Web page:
too much. There's a mental separation between the money on the table
and the money you pay your mortgage with."
Armed with determination and confidence, Duke and her husband moved
to Las Vegas, where they had their first child, Maud, now 9, in
1995. Without the normal intermediate steps through the low and
medium stakes, Duke began playing high-stakes poker and continued
winning. She says, "I started at the Mirage and risked about $3,000
per game, risking up to $25,000 per game within a year. I made a
very good living my first year in Vegas. On average, I was playing
poker 20 or 30 hours per week."
And what a living it is: Duke can earn $150,000 (or more) in a
month. On her best day, she took home $300,000. On her worst, she
lost $110,000. With those kinds of earnings, she'll definitely be
able to achieve her goals of "earning a living, putting my kids
through college and owning a nice home." Duke credits her husband
with much of this success: "I couldn't do it if my husband wasn't
so amazing. He really helps me accomplish what I want - even moving
to Vegas to make things easier for me. And until you've moved from
Montana to Las Vegas, you can't fathom what a sacrifice this was."
In 1998, the couple had their second child, Leo, now 6, and, upon
Ben's request, returned to Montana. "Every other month, for two
weeks at a time, I would commute to Vegas with the baby, which was
hard on us financially," Duke says. In May 2000, when she was 38
weeks pregnant with their third child, Lucy, now 3, Duke entered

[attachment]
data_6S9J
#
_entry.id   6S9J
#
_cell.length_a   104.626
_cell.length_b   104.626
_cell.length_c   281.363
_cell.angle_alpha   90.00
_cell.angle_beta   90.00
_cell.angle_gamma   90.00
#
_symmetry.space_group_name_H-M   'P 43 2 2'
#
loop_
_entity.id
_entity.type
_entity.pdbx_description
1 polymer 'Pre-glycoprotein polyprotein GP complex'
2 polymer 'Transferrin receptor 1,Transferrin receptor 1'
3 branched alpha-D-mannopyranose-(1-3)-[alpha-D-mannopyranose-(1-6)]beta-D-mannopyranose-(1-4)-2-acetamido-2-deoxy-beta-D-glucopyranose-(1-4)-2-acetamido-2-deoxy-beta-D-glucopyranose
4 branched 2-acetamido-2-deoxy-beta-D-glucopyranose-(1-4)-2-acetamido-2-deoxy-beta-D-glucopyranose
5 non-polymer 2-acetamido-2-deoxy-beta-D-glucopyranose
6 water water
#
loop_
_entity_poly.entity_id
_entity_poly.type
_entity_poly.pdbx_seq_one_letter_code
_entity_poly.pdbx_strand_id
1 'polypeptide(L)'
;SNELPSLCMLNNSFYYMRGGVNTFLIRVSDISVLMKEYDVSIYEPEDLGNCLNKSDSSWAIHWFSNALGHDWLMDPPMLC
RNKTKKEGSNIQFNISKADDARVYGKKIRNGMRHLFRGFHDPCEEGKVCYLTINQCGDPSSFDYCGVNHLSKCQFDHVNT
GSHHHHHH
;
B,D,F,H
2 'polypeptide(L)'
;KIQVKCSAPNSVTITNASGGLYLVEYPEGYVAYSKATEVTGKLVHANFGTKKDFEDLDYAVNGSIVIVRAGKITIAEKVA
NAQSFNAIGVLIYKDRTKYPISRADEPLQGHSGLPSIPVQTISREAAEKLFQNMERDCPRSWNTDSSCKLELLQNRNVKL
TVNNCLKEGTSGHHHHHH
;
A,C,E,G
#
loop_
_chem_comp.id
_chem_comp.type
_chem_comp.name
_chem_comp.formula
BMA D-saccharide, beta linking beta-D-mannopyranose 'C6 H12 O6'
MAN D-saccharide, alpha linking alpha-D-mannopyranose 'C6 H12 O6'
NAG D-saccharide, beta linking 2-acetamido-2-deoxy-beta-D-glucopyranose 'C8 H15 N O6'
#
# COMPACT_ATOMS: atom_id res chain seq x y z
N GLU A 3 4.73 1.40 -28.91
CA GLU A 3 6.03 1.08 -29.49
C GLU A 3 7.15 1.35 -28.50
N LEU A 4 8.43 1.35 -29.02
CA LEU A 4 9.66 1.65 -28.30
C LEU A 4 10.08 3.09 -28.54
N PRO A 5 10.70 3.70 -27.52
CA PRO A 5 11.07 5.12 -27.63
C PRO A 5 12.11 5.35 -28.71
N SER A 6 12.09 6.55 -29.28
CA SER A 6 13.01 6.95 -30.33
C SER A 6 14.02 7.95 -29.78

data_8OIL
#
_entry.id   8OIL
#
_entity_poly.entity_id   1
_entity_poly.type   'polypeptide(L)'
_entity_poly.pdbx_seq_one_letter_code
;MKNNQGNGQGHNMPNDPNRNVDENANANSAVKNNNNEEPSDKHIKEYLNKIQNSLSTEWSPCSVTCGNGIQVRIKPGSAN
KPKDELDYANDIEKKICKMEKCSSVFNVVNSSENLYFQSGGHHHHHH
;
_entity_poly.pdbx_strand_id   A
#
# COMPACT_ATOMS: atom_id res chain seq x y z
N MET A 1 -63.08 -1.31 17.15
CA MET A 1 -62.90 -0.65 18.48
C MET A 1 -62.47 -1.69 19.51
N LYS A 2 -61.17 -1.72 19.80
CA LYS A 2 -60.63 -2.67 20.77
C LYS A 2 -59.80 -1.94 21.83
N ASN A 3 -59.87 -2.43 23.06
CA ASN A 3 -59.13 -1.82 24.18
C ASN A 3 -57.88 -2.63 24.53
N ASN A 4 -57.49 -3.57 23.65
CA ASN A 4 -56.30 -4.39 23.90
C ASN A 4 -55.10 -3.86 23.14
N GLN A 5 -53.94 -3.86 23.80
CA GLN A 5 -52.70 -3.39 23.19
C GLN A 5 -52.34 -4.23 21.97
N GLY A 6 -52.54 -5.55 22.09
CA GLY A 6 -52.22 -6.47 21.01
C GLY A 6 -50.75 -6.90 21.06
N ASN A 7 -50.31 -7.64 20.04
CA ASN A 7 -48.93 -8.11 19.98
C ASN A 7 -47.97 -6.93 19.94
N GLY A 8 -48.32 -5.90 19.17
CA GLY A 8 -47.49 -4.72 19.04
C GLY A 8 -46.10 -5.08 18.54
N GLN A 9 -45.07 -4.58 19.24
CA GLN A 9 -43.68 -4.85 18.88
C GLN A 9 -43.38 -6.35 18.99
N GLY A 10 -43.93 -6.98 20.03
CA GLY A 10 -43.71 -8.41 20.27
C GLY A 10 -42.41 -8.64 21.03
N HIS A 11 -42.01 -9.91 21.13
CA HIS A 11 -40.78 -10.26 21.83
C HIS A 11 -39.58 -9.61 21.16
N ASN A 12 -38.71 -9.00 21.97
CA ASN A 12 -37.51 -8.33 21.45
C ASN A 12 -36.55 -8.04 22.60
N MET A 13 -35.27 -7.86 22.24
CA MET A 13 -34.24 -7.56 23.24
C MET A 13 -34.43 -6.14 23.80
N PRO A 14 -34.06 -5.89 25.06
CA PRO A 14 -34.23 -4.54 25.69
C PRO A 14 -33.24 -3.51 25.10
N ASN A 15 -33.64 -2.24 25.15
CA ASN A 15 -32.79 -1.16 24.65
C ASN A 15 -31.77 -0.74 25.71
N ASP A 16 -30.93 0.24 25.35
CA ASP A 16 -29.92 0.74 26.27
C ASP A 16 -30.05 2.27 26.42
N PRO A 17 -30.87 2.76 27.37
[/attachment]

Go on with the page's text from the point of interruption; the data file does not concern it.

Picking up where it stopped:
the World Poker Series championship event, where she came in 10th
out of 512 entrants, the second-highest finish ever by a woman.
Duke earned a cool $52,000 in the process - and gave birth two weeks
In 2001, tired of the commute, Duke and her family returned to
Las Vegas, where they remained until 2003. During those two years,
Duke gave birth to the couple's fourth child, Nelly, now 2, and
continued playing and winning. She also began consulting and serving
as a celebrity spokesperson for Ielogic, a Portland, Ore.-based
company that develops multiplayer online poker software (www.ultimatebet.com).
In 2003, the family moved to Portland so Duke could step up her
involvement with Ielogic. Now, seven days a month, she travels around
the country for poker tournaments and promotion work in Los Angeles,
which she considers a "difficult but good trade-off." The remainder
of the time, she works in the Ielogic office, while her three older
children attend school and her husband and babysitter watch Nelly.
In her few down moments, Duke works on speculative TV and movie
projects. "When I retire, I'm going to put up my feet and say, 'I
haven't slept in 10 years,' " she says. "I pretty much work all
of the time, spend time with the kids and sleep a couple of hours
Yet, despite her fame and success, Duke's children are her priority.
"My kids fulfill my life," she says. "I'm proud of them because
When Duke had to choose between attending her daughter's sixth
birthday party and participating in a game in Las Vegas that easily
could have netted her a six-figure profit, she chose the former.
"I didn't care what kind of money was at stake," she says. "I'm
not missing that party. My brother said I could have paid for her
college education that weekend. I said, 'You know what? When she's
25 and in therapy, she's going to be talking about how I missed
her sixth birthday party.'"
When it comes to Duke's commitment to her family, this poker champion
For more information, please visit www.annieduke.com.